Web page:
A Brief Summary of Capturing and Processing a Whale in the American Whale Fisheries, Indicating the Whalecraft Used.

The Whale Fishery "Laying On," N. Currier, 1852

HARPOON: When a whale was sighted, the whaleboats were cleared away. The six-man crew in the boat chased the whale hoping to harpoon it just after it surfaced. At this point the whale could not dive again until it "had his spoutings out" or enriched its blood supply with oxygen for another hour-long dive. Often the crew had to wait for the whale to rise. When the whaleboat approached close enough to the whale, within three fathoms, but preferably "wood to blackskin", the harpoon was darted. It was not thrown like a spear, but was more or less pushed into the whale. If necessary, a harpoon could be darted a maximum of three fathoms, or eighteen feet. If at all possible, the second harpoon was also darted. The short warp of this second iron was attached loosely around the main warp by a bowline. If it was not possible to dart the second iron, it was tossed overboard to trail out of the way. The first iron was always a new harpoon, while the second iron was usually one that had been used once and straightened out by the ship's blacksmith or cooper.

SHOULDER GUNS, HARPOONS & BOMB LANCES: In later years, after 1846, shoulder guns were introduced that could fire a special gun harpoon into the whale. These were not very effective because the harpoon trailing the heavy whale line never flew straight and was quite likely to hit the whale broadside, if it hit it at all. One account of a witness to a demonstration of a new gun harpoon said that when the harpoon was fired, "The whale is the safest creature in or on the ocean." The maximum weight of the projectile for a shoulder gun was approximately 3 lbs, limited by the gun's recoil. The guns weighed more than 20 lbs to absorb much of the recoil.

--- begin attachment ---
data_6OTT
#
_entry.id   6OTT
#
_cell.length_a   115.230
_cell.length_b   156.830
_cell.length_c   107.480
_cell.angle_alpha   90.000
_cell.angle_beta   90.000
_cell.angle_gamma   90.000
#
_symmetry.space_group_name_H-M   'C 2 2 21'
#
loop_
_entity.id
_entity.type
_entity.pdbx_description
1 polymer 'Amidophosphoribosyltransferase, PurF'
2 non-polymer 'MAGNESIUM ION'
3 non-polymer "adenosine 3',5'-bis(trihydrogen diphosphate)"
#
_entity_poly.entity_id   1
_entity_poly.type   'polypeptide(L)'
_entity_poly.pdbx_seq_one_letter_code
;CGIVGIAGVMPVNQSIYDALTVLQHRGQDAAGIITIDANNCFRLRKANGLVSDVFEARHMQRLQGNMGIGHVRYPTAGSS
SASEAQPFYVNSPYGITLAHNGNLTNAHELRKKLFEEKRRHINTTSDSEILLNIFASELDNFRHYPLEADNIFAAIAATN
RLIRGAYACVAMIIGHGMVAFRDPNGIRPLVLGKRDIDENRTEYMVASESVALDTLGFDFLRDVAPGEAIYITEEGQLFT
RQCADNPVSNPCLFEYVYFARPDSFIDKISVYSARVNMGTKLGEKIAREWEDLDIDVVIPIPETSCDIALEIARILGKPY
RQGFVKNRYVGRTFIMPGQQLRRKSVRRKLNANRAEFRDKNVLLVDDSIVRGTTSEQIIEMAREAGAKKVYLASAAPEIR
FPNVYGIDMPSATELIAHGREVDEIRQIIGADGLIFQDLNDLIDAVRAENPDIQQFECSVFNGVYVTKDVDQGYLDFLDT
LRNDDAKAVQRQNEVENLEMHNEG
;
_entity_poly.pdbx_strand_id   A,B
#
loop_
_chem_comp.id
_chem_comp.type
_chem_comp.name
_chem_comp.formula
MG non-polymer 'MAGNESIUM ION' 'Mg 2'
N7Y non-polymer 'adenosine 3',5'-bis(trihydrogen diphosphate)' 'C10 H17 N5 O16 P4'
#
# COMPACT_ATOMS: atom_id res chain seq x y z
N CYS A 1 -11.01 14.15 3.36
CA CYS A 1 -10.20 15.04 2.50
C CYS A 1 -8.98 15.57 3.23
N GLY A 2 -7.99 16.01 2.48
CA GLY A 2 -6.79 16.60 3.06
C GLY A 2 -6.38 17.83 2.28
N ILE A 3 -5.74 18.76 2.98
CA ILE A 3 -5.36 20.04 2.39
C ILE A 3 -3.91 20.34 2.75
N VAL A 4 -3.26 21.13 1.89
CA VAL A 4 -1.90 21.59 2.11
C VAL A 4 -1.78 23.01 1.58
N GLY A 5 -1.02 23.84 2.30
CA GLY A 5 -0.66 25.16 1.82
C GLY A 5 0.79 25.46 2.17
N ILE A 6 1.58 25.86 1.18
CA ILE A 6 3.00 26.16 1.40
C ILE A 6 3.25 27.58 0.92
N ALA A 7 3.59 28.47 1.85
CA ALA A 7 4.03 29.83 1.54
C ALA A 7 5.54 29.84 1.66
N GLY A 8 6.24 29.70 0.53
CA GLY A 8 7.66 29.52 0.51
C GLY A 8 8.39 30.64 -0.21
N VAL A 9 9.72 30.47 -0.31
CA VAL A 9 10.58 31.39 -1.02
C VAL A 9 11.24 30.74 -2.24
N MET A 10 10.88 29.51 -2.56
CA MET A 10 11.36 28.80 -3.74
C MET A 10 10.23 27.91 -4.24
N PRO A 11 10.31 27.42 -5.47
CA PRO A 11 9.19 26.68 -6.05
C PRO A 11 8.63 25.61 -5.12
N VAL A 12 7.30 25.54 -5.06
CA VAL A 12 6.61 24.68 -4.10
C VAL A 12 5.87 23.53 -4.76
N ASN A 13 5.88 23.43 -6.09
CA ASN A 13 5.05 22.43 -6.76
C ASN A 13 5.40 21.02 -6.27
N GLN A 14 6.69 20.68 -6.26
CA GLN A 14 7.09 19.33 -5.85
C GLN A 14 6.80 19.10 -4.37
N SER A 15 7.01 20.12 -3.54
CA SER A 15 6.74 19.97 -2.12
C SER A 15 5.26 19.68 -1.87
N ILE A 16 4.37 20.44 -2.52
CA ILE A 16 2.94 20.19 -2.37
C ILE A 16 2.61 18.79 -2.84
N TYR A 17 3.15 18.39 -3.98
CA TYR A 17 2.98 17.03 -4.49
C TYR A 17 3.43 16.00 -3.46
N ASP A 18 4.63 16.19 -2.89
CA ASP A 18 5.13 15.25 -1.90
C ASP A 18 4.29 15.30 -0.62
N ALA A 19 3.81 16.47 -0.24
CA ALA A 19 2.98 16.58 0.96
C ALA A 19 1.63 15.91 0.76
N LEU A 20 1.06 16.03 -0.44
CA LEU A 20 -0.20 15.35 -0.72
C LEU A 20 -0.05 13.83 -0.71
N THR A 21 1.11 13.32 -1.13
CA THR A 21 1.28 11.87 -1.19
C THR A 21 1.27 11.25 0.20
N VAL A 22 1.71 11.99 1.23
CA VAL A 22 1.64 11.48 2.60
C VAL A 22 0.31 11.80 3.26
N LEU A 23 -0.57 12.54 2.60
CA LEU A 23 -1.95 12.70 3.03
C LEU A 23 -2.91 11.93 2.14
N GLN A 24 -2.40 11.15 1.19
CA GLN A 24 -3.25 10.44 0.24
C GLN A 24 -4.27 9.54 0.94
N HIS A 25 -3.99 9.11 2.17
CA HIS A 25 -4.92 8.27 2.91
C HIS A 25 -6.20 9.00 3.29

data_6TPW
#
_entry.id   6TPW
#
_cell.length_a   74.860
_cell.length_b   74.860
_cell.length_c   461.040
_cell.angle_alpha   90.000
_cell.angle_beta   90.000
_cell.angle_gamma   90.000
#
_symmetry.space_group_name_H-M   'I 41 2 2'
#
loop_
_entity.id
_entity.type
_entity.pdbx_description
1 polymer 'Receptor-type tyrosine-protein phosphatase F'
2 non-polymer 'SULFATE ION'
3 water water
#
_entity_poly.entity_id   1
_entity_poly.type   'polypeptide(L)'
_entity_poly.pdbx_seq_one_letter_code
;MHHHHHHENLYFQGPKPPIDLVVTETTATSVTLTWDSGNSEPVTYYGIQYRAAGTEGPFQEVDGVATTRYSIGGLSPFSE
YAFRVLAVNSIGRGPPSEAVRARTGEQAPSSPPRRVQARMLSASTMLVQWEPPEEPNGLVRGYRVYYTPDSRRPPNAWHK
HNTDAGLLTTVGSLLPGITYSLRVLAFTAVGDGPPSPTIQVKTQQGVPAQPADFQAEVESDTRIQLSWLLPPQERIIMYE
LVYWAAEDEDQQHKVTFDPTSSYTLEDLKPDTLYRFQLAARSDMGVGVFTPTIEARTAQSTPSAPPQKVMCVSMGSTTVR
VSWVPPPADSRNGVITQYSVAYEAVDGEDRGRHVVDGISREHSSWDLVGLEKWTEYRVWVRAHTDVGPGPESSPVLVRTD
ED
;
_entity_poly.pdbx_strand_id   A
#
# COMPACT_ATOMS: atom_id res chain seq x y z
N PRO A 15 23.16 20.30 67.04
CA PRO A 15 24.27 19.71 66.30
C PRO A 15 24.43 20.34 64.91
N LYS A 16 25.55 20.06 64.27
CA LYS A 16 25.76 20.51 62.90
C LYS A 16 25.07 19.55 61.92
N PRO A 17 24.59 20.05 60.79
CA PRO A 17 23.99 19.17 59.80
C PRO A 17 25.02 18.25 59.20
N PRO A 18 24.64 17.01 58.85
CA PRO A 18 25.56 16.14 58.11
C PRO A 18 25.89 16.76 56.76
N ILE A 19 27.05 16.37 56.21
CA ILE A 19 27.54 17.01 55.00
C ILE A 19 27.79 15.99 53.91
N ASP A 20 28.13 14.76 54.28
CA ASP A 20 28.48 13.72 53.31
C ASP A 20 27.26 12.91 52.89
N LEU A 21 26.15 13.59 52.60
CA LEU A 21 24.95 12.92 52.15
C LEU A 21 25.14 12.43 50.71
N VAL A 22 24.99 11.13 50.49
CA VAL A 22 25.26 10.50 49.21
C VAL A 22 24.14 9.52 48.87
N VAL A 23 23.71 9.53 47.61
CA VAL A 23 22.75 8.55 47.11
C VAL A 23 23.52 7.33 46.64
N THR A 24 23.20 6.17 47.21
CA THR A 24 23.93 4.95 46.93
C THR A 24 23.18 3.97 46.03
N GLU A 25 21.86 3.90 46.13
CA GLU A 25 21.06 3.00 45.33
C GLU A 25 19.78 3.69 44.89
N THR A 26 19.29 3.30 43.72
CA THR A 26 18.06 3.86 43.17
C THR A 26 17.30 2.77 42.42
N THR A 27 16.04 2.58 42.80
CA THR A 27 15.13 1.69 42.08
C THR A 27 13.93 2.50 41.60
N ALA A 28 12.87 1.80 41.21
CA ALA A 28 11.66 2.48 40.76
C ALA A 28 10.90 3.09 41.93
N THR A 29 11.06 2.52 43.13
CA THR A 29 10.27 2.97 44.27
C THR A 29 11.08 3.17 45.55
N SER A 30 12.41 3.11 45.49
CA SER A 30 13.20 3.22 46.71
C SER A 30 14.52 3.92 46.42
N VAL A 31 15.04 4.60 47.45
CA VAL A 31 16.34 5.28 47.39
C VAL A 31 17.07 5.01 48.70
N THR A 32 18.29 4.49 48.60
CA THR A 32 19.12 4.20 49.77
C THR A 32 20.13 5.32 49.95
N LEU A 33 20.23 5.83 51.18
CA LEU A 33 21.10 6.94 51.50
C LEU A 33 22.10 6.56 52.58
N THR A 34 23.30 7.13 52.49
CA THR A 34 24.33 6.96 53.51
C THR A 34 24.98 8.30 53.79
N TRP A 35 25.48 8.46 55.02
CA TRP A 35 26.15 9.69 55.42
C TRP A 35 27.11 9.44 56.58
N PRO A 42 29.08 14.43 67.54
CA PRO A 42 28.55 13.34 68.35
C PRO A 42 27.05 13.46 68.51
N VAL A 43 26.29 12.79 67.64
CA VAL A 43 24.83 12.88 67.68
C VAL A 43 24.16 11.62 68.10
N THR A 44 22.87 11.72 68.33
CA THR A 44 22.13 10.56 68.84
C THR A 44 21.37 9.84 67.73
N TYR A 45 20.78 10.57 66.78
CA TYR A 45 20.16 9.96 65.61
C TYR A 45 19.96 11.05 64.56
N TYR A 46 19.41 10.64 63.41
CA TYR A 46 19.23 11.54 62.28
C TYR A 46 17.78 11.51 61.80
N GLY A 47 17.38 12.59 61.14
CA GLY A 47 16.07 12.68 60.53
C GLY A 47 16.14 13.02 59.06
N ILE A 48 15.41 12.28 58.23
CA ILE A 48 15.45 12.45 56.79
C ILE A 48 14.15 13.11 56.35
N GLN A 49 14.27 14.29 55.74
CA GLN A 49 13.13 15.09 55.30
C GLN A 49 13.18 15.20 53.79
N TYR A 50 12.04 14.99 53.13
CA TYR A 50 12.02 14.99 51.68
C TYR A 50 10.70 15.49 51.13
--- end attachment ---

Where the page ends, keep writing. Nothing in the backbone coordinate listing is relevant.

SWIVEL GUNS & IRONS: Swivel guns were introduced in the early 1700's, but were not practical. On later voyages, in the later 1800's, a heavy swivel gun was mounted in the bow of the whaleboat. A popular gun was called the Greener gun, invented and manufactured by William Greener of Birmingham, England. These guns fired large, heavy harpoons into the whale at a greater distance than was possible with a hand darted harpoon. These guns could also fire a large bomb lance into the whale. The Greener gun allowed a much heavier projectile than a shoulder gun. They had one drawback; the excessive recoil was transmitted to the relatively weak structure of the whaleboat. Swivel guns were intended to overcome problems of approaching whales in ice fields and to capture whales that could not be easily approachd.

DARTING GUNS: After about 1870 darting guns became popular. This implement, mounted on a standard iron pole, planted the harpoon in the whale and simultaneously fired a bomb lance to kill it. It was darted in the same manner as the hand harpoon, and the bomb lance was to replace hand lancing. The darting gun iron had a tapered end of the shaft in place of the socket; this fit into lugs on the darting gun and allowed easy detachment after darting. The iron also had an iron loop forge welded to the shank just forward of the tapered iron tang. The loop was for attaching the whaleline.